Defining risk factors for the development of PsA: managing the troubling preclinical phase

The most challenging aspect of the preclinical phase of PsA is managing its potential existence in studies of risk factors for PsA. In some ways, PsA is the perfect disease for which to identify risk factors. There is a known ‘risk pool’ (patients with psoriasis) that may develop the disease. And theoretically, if we could identify risk factors for the disease, we could either diagnose the disease earlier (and improve long-term outcomes) or potentially even mitigate the risk for developing the disease by removing the risk factor (eg, smoking cessation). We have previously discussed more general methodological considerations in risk factor studies in PsA.16 However, this study raises a new concern. The risk assessment window typically used in risk factor studies (shown in figure 1) may be biased: if in the 3–5 years preceding a PsA diagnosis the patient actually has preclinical PsA, we may identify ‘risk factors’ that are part of the disease rather than true aetiological or causal factors. Case–control studies (which start at diagnosis and look back for exposures) and studies using time-updated exposures/covariates would be particularly at risk for this bias. (An aside: Time-updated exposures are used to acknowledge and account for the fact that people may change exposure status over time during long observation periods. Cox proportional hazards models can account for these changes over time. Time-updated exposures also can be problematic for other reasons if you suspect that the value of the exposure at one time point influences its value at a subsequent time point. We'll set that aside for now.17) Let's use socioeconomic status (SES) as an example. Kristensen et al found that SES effectively worsens in the 3–5 years prior to PsA diagnosis. If we use a case–control design (or a cohort study using SES as a time-updated risk factor), we will come to the conclusion that lower SES is a risk factor for PsA because, as long as the data are available, the risk factor will be assessed closest to diagnosis. However, it may be that lower SES is instead the result of preclinical PsA. This is problematic if we are aiming to establish causality. Potential ways to address this problem include (a) cohort study designs in which risk factors are identified at baseline only (eg, at psoriasis diagnosis or start of follow-up) or (b) sensitivity analyses restricting the window during which risk factors are assessed (eg, closing the risk factor assessment window 3–5 years prior to diagnosis). On the other hand, if we are looking for factors that may signal onset of clinical symptoms and we aim to detect these patients earlier, then potentially the window should be limited to the 3–5 years prior to diagnosis. This issue reinforces the importance of having a prespecified question (eg, are we seeking potentially causal/aetiological factors or preclinical factors for earlier disease identification?) and designing the study accordingly.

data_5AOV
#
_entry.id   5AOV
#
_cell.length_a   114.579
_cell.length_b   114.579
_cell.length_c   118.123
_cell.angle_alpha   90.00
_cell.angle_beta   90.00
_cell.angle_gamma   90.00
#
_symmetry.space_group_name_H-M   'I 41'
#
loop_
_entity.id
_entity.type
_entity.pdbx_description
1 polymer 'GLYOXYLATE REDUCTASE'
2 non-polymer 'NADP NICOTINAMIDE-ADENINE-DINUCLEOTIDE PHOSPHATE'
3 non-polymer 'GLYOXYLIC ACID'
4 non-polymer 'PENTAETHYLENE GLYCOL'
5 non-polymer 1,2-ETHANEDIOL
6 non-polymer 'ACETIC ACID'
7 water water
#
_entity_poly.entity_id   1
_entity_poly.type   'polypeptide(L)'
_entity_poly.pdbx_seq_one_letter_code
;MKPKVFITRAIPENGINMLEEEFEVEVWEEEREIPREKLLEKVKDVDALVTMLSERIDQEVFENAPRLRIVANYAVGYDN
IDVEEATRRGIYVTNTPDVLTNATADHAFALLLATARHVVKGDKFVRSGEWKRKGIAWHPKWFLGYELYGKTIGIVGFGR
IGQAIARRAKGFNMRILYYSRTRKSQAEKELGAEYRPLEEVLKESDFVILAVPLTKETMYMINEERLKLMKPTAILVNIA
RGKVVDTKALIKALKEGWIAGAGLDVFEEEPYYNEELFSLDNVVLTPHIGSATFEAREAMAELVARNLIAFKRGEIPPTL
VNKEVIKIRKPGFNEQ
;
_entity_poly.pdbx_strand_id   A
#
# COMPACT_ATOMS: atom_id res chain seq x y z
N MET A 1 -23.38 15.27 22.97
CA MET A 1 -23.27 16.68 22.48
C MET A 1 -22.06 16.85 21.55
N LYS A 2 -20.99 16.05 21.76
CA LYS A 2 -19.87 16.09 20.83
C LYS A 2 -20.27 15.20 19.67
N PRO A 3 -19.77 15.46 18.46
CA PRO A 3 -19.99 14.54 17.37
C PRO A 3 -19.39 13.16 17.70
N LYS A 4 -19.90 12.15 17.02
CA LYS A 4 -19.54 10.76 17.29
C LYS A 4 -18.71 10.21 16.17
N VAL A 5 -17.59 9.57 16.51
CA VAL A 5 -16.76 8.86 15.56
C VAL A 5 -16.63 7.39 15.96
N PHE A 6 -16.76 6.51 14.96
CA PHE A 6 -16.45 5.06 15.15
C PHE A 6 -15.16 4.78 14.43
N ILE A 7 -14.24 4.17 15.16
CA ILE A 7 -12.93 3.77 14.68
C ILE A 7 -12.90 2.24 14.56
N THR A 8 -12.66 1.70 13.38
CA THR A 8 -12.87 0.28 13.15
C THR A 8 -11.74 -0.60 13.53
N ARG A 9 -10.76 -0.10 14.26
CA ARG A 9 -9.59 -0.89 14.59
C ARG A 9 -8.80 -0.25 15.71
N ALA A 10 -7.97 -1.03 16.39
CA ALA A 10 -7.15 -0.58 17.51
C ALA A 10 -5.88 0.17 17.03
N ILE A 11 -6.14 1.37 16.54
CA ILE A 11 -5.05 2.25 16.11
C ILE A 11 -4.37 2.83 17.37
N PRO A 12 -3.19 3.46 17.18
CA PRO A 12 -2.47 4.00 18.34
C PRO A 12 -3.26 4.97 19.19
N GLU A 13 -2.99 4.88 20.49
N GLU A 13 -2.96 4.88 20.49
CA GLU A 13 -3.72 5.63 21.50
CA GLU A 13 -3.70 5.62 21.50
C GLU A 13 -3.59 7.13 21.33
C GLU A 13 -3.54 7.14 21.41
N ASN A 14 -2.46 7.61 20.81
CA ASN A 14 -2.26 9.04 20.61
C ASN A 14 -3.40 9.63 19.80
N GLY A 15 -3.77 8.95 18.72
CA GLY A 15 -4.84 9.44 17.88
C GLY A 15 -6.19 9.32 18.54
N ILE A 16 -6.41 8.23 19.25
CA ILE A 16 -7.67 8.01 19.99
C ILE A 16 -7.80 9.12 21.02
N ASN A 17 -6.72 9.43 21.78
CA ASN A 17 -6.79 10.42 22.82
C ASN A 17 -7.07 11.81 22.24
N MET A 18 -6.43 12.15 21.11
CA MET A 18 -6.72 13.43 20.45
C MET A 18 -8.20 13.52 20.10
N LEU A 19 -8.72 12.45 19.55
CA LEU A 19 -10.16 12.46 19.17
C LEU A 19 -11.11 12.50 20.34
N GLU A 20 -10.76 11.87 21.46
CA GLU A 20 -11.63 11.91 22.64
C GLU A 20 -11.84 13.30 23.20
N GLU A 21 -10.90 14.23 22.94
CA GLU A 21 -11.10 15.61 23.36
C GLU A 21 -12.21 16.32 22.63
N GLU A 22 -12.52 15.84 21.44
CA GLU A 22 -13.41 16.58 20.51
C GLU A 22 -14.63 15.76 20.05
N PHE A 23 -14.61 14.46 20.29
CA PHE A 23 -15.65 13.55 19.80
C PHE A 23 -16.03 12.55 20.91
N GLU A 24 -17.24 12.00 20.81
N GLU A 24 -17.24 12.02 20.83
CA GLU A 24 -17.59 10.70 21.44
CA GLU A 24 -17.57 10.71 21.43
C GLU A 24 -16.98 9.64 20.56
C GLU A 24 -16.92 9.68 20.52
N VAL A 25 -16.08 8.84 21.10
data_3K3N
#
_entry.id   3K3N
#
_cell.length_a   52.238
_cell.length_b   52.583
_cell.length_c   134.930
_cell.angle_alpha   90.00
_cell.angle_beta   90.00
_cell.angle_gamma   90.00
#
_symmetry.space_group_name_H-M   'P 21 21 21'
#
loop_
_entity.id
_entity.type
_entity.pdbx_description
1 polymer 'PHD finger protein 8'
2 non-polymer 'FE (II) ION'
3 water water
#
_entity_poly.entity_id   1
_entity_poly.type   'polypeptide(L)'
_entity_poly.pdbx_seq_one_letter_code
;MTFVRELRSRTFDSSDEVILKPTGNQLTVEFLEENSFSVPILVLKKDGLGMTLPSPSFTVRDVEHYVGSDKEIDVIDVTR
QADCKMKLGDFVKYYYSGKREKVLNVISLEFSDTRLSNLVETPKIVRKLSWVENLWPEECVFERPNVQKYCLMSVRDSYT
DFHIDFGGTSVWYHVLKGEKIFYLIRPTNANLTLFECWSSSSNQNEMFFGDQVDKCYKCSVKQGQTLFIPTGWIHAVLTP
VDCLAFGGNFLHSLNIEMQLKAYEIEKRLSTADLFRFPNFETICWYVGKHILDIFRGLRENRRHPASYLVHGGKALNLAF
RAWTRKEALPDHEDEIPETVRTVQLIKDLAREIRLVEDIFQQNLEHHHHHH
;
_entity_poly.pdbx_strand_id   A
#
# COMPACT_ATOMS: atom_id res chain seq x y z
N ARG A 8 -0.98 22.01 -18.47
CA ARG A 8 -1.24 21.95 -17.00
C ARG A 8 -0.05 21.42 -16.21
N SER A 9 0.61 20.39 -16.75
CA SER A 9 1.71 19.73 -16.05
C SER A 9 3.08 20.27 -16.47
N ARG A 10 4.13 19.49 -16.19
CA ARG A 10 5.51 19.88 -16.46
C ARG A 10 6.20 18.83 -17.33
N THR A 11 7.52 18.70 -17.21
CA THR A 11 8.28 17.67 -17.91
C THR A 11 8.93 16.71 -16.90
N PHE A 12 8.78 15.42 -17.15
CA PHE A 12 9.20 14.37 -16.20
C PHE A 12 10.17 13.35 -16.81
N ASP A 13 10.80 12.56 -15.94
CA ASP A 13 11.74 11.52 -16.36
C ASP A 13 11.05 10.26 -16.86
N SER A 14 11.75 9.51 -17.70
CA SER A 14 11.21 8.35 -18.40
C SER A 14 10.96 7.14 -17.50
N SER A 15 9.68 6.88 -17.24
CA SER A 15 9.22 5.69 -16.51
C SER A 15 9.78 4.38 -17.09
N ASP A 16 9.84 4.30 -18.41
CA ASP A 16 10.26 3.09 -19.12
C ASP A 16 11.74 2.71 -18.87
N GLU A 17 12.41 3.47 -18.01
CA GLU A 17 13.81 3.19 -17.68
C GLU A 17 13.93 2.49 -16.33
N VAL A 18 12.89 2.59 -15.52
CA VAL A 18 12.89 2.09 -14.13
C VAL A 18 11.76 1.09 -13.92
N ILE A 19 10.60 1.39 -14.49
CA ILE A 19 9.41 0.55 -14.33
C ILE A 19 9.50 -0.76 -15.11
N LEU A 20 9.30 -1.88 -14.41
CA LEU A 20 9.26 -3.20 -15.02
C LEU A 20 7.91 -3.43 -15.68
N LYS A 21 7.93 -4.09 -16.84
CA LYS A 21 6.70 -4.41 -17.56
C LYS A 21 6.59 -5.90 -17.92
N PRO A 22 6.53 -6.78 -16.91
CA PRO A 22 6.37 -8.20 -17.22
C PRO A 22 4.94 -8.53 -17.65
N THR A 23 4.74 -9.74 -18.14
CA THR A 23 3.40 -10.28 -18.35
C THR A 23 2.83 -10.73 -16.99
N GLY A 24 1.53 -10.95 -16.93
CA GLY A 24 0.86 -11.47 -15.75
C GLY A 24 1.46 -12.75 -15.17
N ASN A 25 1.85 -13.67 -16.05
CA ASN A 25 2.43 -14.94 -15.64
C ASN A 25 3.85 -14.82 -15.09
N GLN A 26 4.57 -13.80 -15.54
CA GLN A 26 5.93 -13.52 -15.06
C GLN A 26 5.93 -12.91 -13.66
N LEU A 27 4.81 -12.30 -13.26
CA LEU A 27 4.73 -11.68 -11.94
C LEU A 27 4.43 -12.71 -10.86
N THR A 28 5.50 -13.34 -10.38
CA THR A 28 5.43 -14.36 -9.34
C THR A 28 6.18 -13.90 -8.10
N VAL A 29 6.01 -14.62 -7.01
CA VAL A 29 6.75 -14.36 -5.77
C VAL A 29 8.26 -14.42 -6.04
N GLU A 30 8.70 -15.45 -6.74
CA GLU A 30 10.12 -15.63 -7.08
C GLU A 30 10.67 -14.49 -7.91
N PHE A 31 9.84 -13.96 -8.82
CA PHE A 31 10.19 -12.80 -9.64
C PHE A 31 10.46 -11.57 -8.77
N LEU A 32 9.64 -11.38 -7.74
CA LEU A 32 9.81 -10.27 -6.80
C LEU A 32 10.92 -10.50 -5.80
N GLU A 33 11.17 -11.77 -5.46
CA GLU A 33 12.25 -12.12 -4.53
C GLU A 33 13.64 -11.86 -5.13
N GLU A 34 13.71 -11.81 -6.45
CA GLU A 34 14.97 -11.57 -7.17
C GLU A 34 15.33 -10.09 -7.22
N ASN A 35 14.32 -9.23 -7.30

Now, to flip the coin: maybe comorbidities and SES are truly causal risk factors for the development of PsA among patients with psoriasis and this study provides evidence for these risk factors (although a comparison cohort of patients with psoriasis who didn't develop PsA is not included in the study). Obesity and hyperlipidaemia have been identified as risk factors for psoriasis and PsA.18–21 Biological plausibility exists: comorbidities may be associated with inflammation, an altered endocrine state or mechanical/sheer forces (in the case of obesity)22—so, these are possible legitimate triggers for disease onset. In this case, these factors should theoretically be positively associated regardless of the window during which they are assessed (although with potentially differing effect sizes). Thus, investigators should consider assessing both windows in separate analyses to confirm the association.

Implications for examining risk of development of comorbidities among patients with PsA